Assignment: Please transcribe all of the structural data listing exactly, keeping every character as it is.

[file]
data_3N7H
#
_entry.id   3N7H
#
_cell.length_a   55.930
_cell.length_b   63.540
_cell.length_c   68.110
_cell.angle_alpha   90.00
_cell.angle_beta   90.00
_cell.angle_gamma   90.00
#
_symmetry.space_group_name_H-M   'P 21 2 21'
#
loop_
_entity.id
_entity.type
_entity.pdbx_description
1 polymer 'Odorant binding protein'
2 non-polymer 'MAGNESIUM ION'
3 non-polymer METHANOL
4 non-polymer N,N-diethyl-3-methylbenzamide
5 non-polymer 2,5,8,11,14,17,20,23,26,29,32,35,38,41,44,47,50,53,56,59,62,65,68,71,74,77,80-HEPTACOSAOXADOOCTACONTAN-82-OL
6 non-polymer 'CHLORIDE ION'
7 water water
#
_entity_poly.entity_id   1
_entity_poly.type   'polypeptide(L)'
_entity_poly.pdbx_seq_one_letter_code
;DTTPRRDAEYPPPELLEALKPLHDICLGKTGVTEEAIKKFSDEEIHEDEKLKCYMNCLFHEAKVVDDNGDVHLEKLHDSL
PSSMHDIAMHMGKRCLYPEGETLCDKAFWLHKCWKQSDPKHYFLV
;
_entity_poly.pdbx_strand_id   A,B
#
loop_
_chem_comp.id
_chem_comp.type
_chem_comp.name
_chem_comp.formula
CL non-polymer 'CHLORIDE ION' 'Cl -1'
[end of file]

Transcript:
data_3N7H
#
_entry.id   3N7H
#
_cell.length_a   55.930
_cell.length_b   63.540
_cell.length_c   68.110
_cell.angle_alpha   90.00
_cell.angle_beta   90.00
_cell.angle_gamma   90.00
#
_symmetry.space_group_name_H-M   'P 21 2 21'
#
loop_
_entity.id
_entity.type
_entity.pdbx_description
1 polymer 'Odorant binding protein'
2 non-polymer 'MAGNESIUM ION'
3 non-polymer METHANOL
4 non-polymer N,N-diethyl-3-methylbenzamide
5 non-polymer 2,5,8,11,14,17,20,23,26,29,32,35,38,41,44,47,50,53,56,59,62,65,68,71,74,77,80-HEPTACOSAOXADOOCTACONTAN-82-OL
6 non-polymer 'CHLORIDE ION'
7 water water
#
_entity_poly.entity_id   1
_entity_poly.type   'polypeptide(L)'
_entity_poly.pdbx_seq_one_letter_code
;DTTPRRDAEYPPPELLEALKPLHDICLGKTGVTEEAIKKFSDEEIHEDEKLKCYMNCLFHEAKVVDDNGDVHLEKLHDSL
PSSMHDIAMHMGKRCLYPEGETLCDKAFWLHKCWKQSDPKHYFLV
;
_entity_poly.pdbx_strand_id   A,B
#
loop_
_chem_comp.id
_chem_comp.type
_chem_comp.name
_chem_comp.formula
CL non-polymer 'CHLORIDE ION' 'Cl -1'